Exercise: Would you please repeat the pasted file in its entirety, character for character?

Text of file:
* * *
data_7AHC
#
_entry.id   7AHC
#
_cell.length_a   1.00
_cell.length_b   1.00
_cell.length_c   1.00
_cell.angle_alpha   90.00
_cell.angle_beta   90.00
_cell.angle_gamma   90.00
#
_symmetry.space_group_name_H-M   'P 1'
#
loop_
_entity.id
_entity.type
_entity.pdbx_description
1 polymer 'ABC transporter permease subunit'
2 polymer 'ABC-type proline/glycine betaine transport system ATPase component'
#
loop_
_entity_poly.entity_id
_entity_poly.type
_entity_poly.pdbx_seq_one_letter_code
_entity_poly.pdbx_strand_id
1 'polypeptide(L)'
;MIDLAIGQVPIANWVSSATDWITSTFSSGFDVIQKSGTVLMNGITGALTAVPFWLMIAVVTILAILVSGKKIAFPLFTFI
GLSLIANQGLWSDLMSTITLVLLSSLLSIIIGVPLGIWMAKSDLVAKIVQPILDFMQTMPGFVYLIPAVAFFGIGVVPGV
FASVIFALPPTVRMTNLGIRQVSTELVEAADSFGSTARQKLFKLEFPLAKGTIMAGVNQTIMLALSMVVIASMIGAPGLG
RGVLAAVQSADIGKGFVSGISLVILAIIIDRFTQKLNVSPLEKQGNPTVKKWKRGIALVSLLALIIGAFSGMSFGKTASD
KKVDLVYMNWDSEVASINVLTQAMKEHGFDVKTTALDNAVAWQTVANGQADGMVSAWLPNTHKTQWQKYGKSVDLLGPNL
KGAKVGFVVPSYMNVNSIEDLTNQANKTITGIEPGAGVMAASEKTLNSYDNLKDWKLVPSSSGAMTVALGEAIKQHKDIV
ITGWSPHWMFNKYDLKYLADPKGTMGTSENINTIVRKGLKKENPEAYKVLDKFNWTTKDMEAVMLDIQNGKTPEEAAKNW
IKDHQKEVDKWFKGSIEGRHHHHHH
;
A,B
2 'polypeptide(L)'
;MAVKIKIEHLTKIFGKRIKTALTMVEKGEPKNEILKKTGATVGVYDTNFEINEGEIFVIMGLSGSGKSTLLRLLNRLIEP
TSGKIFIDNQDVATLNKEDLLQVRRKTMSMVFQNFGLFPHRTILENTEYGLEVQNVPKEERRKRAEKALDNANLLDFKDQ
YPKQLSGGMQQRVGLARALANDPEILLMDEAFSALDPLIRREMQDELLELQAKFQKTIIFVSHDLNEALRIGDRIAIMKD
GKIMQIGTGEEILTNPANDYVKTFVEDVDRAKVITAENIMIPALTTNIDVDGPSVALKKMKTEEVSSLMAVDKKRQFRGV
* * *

data_7AHC
#
_entry.id   7AHC
#
_cell.length_a   1.00
_cell.length_b   1.00
_cell.length_c   1.00
_cell.angle_alpha   90.00
_cell.angle_beta   90.00
_cell.angle_gamma   90.00
#
_symmetry.space_group_name_H-M   'P 1'
#
loop_
_entity.id
_entity.type
_entity.pdbx_description
1 polymer 'ABC transporter permease subunit'
2 polymer 'ABC-type proline/glycine betaine transport system ATPase component'
#
loop_
_entity_poly.entity_id
_entity_poly.type
_entity_poly.pdbx_seq_one_letter_code
_entity_poly.pdbx_strand_id
1 'polypeptide(L)'
;MIDLAIGQVPIANWVSSATDWITSTFSSGFDVIQKSGTVLMNGITGALTAVPFWLMIAVVTILAILVSGKKIAFPLFTFI
GLSLIANQGLWSDLMSTITLVLLSSLLSIIIGVPLGIWMAKSDLVAKIVQPILDFMQTMPGFVYLIPAVAFFGIGVVPGV
FASVIFALPPTVRMTNLGIRQVSTELVEAADSFGSTARQKLFKLEFPLAKGTIMAGVNQTIMLALSMVVIASMIGAPGLG
RGVLAAVQSADIGKGFVSGISLVILAIIIDRFTQKLNVSPLEKQGNPTVKKWKRGIALVSLLALIIGAFSGMSFGKTASD
KKVDLVYMNWDSEVASINVLTQAMKEHGFDVKTTALDNAVAWQTVANGQADGMVSAWLPNTHKTQWQKYGKSVDLLGPNL
KGAKVGFVVPSYMNVNSIEDLTNQANKTITGIEPGAGVMAASEKTLNSYDNLKDWKLVPSSSGAMTVALGEAIKQHKDIV
ITGWSPHWMFNKYDLKYLADPKGTMGTSENINTIVRKGLKKENPEAYKVLDKFNWTTKDMEAVMLDIQNGKTPEEAAKNW
IKDHQKEVDKWFKGSIEGRHHHHHH
;
A,B
2 'polypeptide(L)'
;MAVKIKIEHLTKIFGKRIKTALTMVEKGEPKNEILKKTGATVGVYDTNFEINEGEIFVIMGLSGSGKSTLLRLLNRLIEP
TSGKIFIDNQDVATLNKEDLLQVRRKTMSMVFQNFGLFPHRTILENTEYGLEVQNVPKEERRKRAEKALDNANLLDFKDQ
YPKQLSGGMQQRVGLARALANDPEILLMDEAFSALDPLIRREMQDELLELQAKFQKTIIFVSHDLNEALRIGDRIAIMKD
GKIMQIGTGEEILTNPANDYVKTFVEDVDRAKVITAENIMIPALTTNIDVDGPSVALKKMKTEEVSSLMAVDKKRQFRGV